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Pascal The Man and His Two Loves (Cokesbury.com)$55.00
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Overall Rating:4.05 based on 21 ratings
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French philosopher and mathematician who developed of the modern theory of probability. Quote: "Man is obviously made for thinking. Therein lies all his dignity and his merit; and his whole duty is to think as he ought." (Add picture)

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fb61200893 (0)
He invented the bus!

  (0 voted this helpful, 0 funny and 0 agree)
rockerrreds (7)
His take on "diversion" is worth the price of admission.

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Mograce2U (4)
One of my favorite quotes is attributed to him: Truth is so obscure in these days and falsehood so established that unless one loves the truth, he cannot know it. I expect that someone will respond to this like Pontius Pilate did when he questioned Jesus: (John 18:37-38) Pilate therefore said unto him, Art thou a king then? Jesus answered, Thou sayest that I am a king. To this end was I born, and for this cause came I into the world, that I should bear witness unto the truth. Every one that is of the truth heareth my voice. {38} Pilate saith unto him, WHAT IS TRUTH? And when he had said this, he went out again unto the Jews, and saith unto them, I find in him no fault at all. So what is the truth about God that Jesus, who was without fault, gives witness to and that we must hear and love (= believe) in order to know it? (John 14:6) Jesus saith unto him (i.e. Thomas), I am the way, the truth, and the life: no man cometh unto the Father, but by me. And how do we know that we love Him? (John 14:15) If ye love me, keep my commandments. (Found in Matthew ch 5-7) Is there one in particular? (1 John 3:11) 11 For this is the message that ye heard from the beginning, that we should love one another. How is this love to be manifested? (1 John 3:16-24 KJV) Hereby perceive we the love of God, because he laid down his life for us: and we ought to lay down our lives for the brethren. {17} But whoso hath this world's good, and seeth his brother have need, and shutteth up his bowels of compassion from him, how dwelleth the love of God in him? {18} My little children, let us not love in word, neither in tongue; but in deed and in truth. {19} And hereby we know that we are of the truth, and shall assure our hearts before him. {20} For if our heart condemn us, God is greater than our heart, and knoweth all things. {21} Beloved, if our heart condemn us not, then have we confidence toward God. {22} And whatsoever we ask, we receive of him, because we keep his commandments, and do those things that are pleasing in his sight. {23} And this is his commandment, That we should believe on the name of his Son Jesus Christ, and love one another, as he gave us commandment. {24} And he that keepeth his commandments dwelleth in him, and he in him. And hereby we know that he abideth in us, by the Spirit which he hath given us. Now beloved, go out and do likewise and your prayers will be answered!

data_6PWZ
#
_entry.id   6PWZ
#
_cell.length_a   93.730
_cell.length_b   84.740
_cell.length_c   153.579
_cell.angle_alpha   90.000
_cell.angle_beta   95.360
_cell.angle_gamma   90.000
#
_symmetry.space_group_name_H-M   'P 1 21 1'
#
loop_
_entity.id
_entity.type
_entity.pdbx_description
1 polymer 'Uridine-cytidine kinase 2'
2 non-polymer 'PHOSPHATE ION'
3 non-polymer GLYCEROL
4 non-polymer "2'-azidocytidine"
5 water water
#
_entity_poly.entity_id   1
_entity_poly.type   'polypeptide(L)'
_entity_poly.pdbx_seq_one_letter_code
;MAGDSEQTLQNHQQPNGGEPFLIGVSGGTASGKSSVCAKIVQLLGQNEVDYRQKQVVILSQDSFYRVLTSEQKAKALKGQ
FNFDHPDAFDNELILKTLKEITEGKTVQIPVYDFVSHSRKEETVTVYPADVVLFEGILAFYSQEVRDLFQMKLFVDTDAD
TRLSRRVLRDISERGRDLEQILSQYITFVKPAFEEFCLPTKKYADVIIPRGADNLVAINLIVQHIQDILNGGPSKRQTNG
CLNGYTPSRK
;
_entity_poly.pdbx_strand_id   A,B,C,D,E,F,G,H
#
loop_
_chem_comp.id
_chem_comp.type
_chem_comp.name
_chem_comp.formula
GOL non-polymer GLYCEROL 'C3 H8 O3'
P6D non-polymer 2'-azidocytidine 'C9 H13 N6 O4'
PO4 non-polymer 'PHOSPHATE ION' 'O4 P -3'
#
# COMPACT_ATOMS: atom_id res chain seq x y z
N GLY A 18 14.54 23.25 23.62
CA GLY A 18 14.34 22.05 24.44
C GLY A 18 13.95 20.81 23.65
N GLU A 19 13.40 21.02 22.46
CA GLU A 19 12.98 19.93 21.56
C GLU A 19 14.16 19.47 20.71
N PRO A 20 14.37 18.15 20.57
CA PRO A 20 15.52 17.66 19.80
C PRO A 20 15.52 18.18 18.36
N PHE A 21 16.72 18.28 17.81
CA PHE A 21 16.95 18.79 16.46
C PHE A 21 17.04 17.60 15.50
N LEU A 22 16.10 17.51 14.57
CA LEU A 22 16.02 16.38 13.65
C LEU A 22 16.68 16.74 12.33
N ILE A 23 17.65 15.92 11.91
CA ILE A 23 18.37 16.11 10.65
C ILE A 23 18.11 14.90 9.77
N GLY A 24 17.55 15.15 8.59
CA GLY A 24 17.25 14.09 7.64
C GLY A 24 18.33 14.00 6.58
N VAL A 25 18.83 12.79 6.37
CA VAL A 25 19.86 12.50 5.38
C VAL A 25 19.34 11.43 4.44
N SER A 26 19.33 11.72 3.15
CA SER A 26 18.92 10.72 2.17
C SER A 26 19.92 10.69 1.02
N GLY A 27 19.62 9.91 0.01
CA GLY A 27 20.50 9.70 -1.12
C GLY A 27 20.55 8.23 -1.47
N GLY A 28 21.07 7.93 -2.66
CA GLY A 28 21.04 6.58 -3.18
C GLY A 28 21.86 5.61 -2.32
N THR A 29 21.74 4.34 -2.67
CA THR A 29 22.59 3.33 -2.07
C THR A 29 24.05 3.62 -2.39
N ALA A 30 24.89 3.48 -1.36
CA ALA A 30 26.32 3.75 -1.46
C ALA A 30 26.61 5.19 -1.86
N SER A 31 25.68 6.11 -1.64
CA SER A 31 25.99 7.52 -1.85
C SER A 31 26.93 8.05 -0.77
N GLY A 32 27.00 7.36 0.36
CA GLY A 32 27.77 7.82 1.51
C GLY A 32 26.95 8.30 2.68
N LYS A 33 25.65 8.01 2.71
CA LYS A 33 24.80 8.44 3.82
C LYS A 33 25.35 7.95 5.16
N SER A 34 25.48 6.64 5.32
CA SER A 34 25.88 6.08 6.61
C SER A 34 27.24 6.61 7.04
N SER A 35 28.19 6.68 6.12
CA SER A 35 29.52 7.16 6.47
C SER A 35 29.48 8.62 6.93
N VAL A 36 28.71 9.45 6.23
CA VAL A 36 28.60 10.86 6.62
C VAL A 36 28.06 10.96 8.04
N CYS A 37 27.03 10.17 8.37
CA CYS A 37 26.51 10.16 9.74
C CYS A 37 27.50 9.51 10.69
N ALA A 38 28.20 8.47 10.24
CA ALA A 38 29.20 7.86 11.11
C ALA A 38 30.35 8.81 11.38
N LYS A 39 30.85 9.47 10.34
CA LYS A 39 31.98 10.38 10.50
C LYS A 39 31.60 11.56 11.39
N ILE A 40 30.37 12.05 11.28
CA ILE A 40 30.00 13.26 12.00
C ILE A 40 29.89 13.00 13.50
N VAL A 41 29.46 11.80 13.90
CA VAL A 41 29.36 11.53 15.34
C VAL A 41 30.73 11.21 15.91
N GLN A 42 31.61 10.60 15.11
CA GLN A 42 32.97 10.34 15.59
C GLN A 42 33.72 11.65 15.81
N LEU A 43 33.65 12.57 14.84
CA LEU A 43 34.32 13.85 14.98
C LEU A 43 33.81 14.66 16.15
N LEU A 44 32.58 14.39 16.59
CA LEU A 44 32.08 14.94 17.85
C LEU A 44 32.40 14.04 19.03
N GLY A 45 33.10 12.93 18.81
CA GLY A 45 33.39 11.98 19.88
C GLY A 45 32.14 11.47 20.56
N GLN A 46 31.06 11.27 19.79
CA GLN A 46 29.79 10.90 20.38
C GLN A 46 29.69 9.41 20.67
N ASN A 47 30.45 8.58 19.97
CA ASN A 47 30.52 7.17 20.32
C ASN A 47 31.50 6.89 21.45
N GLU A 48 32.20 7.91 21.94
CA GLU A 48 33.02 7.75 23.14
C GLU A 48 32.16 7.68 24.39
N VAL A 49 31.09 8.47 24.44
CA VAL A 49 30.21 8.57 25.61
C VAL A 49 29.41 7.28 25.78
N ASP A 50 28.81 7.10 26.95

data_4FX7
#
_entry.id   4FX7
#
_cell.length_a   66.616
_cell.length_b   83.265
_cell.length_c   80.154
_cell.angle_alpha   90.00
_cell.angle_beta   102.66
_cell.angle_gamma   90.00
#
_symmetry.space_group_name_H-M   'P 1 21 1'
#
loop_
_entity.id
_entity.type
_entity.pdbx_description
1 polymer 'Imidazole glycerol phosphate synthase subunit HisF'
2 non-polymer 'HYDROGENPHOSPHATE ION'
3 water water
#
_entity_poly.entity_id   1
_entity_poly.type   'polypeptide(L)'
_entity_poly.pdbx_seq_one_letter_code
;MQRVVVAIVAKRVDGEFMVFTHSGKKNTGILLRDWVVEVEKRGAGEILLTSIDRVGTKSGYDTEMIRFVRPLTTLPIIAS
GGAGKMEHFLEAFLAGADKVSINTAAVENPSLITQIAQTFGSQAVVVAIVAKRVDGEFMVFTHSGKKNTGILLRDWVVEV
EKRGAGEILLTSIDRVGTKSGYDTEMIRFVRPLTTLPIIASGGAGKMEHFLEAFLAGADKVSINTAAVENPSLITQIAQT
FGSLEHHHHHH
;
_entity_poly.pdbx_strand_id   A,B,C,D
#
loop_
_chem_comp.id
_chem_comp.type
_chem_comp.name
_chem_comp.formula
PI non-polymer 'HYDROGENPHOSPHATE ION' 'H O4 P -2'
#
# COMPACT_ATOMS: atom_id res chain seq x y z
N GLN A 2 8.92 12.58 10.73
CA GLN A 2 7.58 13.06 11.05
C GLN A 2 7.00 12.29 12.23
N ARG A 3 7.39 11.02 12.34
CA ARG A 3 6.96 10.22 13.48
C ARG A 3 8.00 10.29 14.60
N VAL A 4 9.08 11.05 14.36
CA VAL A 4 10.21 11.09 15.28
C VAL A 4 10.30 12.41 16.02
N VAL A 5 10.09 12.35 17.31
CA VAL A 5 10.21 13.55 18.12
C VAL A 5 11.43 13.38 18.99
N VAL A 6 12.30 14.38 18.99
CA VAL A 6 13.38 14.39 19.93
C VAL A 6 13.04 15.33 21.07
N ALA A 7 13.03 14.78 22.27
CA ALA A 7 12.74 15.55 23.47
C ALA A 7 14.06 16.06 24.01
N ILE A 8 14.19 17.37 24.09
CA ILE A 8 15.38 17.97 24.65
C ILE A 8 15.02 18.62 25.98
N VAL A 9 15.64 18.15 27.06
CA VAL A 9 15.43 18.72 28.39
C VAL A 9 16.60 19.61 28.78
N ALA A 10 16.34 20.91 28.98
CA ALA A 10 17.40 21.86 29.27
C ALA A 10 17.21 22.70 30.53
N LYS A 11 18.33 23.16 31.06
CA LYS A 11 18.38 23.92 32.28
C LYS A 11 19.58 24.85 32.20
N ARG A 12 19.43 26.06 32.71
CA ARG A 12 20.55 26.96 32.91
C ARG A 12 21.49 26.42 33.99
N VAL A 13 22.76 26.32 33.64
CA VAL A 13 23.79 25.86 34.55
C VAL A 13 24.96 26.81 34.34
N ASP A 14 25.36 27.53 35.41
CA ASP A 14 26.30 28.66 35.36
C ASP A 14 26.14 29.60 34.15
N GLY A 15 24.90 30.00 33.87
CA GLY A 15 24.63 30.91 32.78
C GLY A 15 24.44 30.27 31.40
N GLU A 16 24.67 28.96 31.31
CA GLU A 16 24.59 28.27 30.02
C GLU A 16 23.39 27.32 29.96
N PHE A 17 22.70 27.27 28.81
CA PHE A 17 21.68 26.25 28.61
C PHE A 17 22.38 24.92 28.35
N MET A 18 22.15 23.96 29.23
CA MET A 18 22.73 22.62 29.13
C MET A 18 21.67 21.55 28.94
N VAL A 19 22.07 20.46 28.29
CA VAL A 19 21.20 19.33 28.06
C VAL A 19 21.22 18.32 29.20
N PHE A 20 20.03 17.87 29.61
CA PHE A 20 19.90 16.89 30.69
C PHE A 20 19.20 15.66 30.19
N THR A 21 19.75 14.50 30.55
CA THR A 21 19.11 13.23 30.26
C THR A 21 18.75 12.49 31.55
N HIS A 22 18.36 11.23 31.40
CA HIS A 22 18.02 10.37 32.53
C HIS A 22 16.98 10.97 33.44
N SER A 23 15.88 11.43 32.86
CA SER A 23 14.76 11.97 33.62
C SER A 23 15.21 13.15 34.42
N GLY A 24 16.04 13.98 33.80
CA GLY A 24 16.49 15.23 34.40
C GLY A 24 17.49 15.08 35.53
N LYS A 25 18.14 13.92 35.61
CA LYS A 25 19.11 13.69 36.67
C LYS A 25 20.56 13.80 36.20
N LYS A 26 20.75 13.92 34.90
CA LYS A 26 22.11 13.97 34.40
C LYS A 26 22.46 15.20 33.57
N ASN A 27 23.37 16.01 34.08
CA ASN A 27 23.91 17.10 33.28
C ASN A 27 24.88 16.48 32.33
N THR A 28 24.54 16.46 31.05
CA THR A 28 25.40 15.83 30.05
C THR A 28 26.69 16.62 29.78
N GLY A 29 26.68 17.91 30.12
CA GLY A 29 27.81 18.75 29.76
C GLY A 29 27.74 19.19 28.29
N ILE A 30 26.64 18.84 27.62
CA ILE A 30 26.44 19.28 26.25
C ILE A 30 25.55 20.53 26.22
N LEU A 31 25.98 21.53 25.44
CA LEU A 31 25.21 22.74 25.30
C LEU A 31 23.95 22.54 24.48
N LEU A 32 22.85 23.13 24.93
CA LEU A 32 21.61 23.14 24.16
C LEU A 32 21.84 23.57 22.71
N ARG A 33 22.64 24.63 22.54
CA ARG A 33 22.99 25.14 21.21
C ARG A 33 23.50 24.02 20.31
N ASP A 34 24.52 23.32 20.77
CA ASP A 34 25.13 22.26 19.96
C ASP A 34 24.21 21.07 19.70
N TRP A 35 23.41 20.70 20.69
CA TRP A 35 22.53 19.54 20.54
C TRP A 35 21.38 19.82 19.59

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Enkidu (39)
Nietzsche called him the most instructive of all sacrifices to Christianity. The Pensees are a great read, and terribly moving, showing Man in the cosmos as trapped between two infinities of unknowing. They are an easy read--relatively, for they require thought, of course--because they are bite-size notes and chunks which did not have time to organize into a book before his death. You can sip them like fine wine, any time. For me he represents best the terrible struggle between faith and reason, which of course is as fresh today as it was then.

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anmalone (5)
Exceptional. The Pensee are a apt collection of the turmoils of faith and intellect.

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